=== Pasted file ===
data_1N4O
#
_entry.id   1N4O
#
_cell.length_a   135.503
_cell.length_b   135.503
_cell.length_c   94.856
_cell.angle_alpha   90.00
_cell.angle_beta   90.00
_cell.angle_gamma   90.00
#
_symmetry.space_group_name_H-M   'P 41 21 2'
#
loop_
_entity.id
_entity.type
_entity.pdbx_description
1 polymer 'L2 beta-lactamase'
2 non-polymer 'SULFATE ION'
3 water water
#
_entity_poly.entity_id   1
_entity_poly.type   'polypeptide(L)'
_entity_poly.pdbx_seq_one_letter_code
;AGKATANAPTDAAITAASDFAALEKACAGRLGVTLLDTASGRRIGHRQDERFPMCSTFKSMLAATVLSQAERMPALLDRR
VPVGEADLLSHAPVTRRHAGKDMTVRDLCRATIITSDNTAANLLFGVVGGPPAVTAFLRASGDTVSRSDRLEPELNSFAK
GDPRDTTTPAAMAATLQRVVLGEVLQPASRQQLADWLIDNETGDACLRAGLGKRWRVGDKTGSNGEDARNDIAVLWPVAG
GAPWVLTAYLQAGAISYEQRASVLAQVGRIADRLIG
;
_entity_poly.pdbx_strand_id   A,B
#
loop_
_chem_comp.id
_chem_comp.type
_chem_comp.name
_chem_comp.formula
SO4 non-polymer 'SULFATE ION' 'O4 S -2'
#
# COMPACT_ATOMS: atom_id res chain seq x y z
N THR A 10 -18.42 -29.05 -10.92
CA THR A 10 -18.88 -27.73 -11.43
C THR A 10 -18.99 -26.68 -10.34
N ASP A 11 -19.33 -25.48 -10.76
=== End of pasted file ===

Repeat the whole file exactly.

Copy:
data_1N4O
#
_entry.id   1N4O
#
_cell.length_a   135.503
_cell.length_b   135.503
_cell.length_c   94.856
_cell.angle_alpha   90.00
_cell.angle_beta   90.00
_cell.angle_gamma   90.00
#
_symmetry.space_group_name_H-M   'P 41 21 2'
#
loop_
_entity.id
_entity.type
_entity.pdbx_description
1 polymer 'L2 beta-lactamase'
2 non-polymer 'SULFATE ION'
3 water water
#
_entity_poly.entity_id   1
_entity_poly.type   'polypeptide(L)'
_entity_poly.pdbx_seq_one_letter_code
;AGKATANAPTDAAITAASDFAALEKACAGRLGVTLLDTASGRRIGHRQDERFPMCSTFKSMLAATVLSQAERMPALLDRR
VPVGEADLLSHAPVTRRHAGKDMTVRDLCRATIITSDNTAANLLFGVVGGPPAVTAFLRASGDTVSRSDRLEPELNSFAK
GDPRDTTTPAAMAATLQRVVLGEVLQPASRQQLADWLIDNETGDACLRAGLGKRWRVGDKTGSNGEDARNDIAVLWPVAG
GAPWVLTAYLQAGAISYEQRASVLAQVGRIADRLIG
;
_entity_poly.pdbx_strand_id   A,B
#
loop_
_chem_comp.id
_chem_comp.type
_chem_comp.name
_chem_comp.formula
SO4 non-polymer 'SULFATE ION' 'O4 S -2'
#
# COMPACT_ATOMS: atom_id res chain seq x y z
N THR A 10 -18.42 -29.05 -10.92
CA THR A 10 -18.88 -27.73 -11.43
C THR A 10 -18.99 -26.68 -10.34
N ASP A 11 -19.33 -25.48 -10.76